'prd'  :[pd.Period('2002-03','D'), pd.Period('2012-02-01', 'D')],
                     'intrv':pd.arrays.IntervalArray([pd.Interval(0, 0.1), pd.Interval(1, 5)]),
                     'str'  :['s1', 's2'],
                     'cat'  :[1, -1],
                     'obj'  :[[1,2,3], [5435,35,-52,14]]
                    })
test['int32'] = test['int32'].astype(np.int32)
test['cat'] = test['cat'].astype('category')

Like so, as stated in the docs:

test.select_dtypes('number')

>>>     int64   int32   float   compl   td
>>> 0      -1      -1   -2.5    (1-1j)  -1693 days
>>> 1       2       2    3.4    (5+0j)   3531 days

On may think that here we see first unexpected (at used to be for me: question) results - TimeDelta is included into output DataFrame. But as answered in contrary it should be so, but one have to be aware of it. Note that bool dtype is skipped, that may be also undesired for someone, but it's due to bool and number are in different "subtrees" of numpy dtypes. In case with bool, we may use test.select_dtypes(['bool']) here.

Next restriction of this method is that for current version of pandas (0.24.2), this code: test.select_dtypes('period') will raise NotImplementedError.

And another thing is that it's unable to differ strings from other objects:

test.select_dtypes('object')

>>>     str     obj
>>> 0    s1     [1, 2, 3]
>>> 1    s2     [5435, 35, -52, 14]

But this is, first - already mentioned in the docs. And second - is not the problem of this method, rather the way strings are stored in DataFrame. But anyway this case have to have some post processing.

5. df.api.types.is_XXX_dtype approach.

This one is intended to be most robust and native way to achieve dtype recognition (path of the module where functions resides says by itself) as i suppose. And it works almost perfectly, but still have at least one caveat and still have to somehow distinguish string columns.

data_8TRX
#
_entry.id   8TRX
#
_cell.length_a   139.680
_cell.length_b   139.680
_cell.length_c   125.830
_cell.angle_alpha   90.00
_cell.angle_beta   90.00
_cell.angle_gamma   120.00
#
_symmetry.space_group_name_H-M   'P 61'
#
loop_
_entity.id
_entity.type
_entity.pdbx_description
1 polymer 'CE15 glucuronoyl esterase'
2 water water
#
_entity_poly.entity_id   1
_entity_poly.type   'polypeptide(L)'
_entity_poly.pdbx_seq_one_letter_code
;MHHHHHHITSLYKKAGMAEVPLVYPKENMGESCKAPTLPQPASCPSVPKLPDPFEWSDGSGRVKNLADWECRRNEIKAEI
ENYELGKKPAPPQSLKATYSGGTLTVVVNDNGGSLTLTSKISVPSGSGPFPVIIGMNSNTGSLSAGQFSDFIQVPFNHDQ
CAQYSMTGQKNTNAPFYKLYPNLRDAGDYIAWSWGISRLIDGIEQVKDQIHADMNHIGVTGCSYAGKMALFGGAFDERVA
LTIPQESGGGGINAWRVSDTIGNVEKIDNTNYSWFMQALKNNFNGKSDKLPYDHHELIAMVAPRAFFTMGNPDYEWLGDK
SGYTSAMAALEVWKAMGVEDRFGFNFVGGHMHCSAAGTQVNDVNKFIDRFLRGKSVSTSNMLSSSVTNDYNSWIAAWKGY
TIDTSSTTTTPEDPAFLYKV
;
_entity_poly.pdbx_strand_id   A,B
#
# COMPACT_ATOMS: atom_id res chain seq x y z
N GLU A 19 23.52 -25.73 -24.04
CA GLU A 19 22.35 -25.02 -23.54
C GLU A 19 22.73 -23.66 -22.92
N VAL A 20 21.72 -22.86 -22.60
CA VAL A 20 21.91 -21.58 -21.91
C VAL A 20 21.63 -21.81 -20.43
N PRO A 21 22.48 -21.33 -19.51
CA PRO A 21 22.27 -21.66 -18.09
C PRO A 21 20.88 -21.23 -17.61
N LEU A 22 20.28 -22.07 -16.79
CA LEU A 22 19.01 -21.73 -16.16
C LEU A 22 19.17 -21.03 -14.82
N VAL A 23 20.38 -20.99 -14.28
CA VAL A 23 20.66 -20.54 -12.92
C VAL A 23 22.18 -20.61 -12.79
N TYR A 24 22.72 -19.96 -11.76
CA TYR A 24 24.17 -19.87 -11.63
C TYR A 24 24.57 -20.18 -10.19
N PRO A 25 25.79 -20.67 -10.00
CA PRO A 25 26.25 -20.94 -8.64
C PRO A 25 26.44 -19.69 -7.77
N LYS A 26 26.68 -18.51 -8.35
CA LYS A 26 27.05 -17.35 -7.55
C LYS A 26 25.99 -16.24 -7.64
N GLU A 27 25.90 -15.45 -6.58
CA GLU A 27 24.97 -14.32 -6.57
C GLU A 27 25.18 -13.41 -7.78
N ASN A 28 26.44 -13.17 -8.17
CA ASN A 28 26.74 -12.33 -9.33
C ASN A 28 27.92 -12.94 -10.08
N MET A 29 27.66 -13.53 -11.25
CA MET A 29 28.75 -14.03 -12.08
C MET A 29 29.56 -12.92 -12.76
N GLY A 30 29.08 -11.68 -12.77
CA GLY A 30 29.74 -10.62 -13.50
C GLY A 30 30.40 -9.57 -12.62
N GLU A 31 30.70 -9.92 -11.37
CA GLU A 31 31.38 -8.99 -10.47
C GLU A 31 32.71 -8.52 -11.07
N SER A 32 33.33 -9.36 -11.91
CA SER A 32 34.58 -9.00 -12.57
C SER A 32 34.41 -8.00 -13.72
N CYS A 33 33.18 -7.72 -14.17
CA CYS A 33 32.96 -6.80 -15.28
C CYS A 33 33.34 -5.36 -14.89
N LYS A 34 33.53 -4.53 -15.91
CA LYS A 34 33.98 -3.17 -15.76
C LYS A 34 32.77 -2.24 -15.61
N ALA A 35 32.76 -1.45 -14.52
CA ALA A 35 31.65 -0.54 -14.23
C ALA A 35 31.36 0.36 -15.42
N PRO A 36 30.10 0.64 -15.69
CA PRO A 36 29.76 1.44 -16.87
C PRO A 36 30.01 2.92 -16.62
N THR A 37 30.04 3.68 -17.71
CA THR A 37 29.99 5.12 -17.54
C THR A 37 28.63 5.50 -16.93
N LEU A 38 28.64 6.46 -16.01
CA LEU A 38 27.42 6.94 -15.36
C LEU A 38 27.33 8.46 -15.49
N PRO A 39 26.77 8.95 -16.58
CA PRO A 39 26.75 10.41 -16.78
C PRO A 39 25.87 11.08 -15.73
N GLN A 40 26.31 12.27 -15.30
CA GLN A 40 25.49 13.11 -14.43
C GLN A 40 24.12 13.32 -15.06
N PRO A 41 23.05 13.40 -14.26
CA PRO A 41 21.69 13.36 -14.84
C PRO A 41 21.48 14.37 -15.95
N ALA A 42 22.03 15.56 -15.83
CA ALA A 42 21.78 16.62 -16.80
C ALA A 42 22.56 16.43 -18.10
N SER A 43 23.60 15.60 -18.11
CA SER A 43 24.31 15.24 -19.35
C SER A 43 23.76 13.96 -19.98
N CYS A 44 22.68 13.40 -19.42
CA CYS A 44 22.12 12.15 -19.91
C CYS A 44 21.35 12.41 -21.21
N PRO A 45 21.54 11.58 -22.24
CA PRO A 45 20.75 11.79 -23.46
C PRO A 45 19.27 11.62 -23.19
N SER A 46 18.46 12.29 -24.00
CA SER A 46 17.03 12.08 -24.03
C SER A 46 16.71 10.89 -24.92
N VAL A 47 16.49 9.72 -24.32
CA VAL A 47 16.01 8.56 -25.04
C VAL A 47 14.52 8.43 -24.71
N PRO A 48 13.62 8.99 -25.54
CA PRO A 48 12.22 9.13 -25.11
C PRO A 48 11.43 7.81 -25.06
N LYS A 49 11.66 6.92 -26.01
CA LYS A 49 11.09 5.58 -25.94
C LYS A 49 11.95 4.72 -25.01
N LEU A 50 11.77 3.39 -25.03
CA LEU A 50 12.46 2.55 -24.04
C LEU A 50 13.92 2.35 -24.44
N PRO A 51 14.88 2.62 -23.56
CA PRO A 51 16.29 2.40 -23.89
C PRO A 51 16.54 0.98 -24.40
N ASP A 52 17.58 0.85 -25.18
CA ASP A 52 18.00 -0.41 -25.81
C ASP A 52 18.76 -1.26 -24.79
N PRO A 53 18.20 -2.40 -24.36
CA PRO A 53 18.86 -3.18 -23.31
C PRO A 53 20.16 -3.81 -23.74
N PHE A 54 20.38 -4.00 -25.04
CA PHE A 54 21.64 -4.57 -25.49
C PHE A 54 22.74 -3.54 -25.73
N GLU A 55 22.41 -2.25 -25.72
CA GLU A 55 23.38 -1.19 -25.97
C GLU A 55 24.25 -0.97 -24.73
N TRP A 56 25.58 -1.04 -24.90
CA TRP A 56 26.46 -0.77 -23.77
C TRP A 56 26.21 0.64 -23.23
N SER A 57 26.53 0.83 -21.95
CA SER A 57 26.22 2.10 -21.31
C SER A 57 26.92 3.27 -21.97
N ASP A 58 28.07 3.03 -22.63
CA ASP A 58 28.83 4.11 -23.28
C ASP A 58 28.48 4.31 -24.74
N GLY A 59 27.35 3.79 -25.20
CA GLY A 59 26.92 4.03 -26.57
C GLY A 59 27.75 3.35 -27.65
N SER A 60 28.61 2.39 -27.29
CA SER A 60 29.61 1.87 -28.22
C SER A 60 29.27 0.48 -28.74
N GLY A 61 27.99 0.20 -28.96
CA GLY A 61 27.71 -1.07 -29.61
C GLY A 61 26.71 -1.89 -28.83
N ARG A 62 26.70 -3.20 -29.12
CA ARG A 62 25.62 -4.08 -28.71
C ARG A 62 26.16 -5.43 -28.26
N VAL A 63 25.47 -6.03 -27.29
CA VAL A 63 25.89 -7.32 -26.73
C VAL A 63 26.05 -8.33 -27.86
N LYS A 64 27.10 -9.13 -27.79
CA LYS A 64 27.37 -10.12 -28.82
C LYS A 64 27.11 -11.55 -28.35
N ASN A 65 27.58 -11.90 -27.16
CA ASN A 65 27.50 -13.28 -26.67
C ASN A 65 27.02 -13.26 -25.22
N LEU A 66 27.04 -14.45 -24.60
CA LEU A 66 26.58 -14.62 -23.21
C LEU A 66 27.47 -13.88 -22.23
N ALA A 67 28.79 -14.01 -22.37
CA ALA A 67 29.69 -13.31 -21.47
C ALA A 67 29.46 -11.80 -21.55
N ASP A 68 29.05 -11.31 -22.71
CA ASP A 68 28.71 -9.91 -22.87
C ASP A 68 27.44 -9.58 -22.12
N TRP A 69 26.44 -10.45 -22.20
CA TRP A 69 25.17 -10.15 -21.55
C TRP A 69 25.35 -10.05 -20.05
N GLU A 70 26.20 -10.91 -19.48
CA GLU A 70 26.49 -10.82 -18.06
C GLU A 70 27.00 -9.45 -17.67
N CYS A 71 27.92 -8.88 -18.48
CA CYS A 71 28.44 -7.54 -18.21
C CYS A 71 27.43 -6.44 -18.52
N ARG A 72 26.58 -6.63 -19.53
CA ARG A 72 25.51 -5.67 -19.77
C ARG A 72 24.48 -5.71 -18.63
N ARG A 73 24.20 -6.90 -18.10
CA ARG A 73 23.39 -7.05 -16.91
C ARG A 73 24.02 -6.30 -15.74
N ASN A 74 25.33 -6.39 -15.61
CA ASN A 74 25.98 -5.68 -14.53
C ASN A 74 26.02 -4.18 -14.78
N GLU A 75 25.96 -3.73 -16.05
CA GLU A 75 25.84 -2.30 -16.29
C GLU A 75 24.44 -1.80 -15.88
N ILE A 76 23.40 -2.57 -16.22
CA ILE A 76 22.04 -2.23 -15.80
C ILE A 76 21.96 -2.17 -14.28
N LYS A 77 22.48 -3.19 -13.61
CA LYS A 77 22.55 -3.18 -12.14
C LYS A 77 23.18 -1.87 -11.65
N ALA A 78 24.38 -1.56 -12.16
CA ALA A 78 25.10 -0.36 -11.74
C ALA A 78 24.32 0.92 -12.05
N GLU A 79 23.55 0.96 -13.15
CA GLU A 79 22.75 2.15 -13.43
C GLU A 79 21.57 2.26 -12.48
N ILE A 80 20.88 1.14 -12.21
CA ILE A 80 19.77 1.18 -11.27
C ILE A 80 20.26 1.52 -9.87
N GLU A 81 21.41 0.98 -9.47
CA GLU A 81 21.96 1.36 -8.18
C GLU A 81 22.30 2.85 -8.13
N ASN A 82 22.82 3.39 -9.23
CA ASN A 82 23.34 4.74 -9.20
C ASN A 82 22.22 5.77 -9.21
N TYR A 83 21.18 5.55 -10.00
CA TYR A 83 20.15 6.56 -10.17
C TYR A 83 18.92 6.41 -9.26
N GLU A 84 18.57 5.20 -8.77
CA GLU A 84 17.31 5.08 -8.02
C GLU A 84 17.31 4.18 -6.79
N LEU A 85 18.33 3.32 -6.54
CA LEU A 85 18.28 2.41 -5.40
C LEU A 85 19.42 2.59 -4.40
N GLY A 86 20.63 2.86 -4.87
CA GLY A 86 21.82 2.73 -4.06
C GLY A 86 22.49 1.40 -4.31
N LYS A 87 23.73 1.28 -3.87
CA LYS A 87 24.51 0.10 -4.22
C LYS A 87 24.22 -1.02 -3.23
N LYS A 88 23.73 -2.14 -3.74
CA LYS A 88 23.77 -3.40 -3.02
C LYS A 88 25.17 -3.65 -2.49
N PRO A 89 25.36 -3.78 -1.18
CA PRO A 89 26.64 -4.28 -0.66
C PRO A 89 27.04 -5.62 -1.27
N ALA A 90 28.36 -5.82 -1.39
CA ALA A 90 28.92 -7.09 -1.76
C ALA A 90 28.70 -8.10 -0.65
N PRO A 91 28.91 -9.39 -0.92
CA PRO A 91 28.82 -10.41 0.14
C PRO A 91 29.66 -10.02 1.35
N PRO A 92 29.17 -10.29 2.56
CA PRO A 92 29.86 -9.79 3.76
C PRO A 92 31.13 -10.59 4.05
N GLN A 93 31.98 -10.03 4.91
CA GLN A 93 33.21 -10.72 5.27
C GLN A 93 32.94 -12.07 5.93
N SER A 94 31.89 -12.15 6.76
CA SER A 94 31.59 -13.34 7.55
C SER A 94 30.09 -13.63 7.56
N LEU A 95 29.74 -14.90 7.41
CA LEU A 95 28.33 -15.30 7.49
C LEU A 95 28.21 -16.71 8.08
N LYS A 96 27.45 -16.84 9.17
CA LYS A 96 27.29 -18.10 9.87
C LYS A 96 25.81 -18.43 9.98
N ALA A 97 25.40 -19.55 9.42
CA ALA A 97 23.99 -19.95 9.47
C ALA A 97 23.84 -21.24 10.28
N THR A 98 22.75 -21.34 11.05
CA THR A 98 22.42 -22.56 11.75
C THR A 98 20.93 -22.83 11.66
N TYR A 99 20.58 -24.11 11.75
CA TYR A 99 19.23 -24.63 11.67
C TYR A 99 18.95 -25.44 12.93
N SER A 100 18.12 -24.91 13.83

Besides, this may be subjective, but this approach also has more 'human-understandable' number dtypes group processing comparing with .select_dtypes('number'):

for col in test.columns:
    if pd.api.types.is_numeric_dtype(test[col]):
        print (test[col].dtype)

>>> bool
>>> int64
>>> int32
>>> float64
>>> complex128

No timedelta and bool is included. Perfect.

My pipeline exploits exactly this functionality at this moment of time, plus a bit of post hand processing.

Output.

Hope I was able to argument the main point - that all discussed approaches may be used, but only pd.DataFrame.select_dtypes() and pd.api.types.is_XXX_dtype should be really considered as the applicable ones.

0
12

If you want to mark the type of a dataframe column as a string, you can do:

df['A'].dtype.kind

An example:

In [8]: df = pd.DataFrame([[1,'a',1.2],[2,'b',2.3]])
In [9]: df[0].dtype.kind, df[1].dtype.kind, df[2].dtype.kind
Out[9]: ('i', 'O', 'f')

The answer for your code:

for y in agg.columns:
    if(agg[y].dtype.kind == 'f' or agg[y].dtype.kind == 'i'):
          treat_numeric(agg[y])
    else:
          treat_str(agg[y])

Note:

1
  • The issue with ...dtype.kind is that it provides 'O' for both period and string/object. One is better off using pd.api.types.is_... variants.
    – jedi
    Commented Jun 5, 2021 at 14:12
7

To pretty print the column data types

To check the data types after, for example, an import from a file

def printColumnInfo(df):
    template="%-8s %-30s %s"
    print(template % ("Type", "Column Name", "Example Value"))
    print("-"*53)
    for c in df.columns:
        print(template % (df[c].dtype, c, df[c].iloc[1]) )

Illustrative output:

Type     Column Name                    Example Value
-----------------------------------------------------
int64    Age                            49
object   Attrition                      No
object   BusinessTravel                 Travel_Frequently
float64  DailyRate                      279.0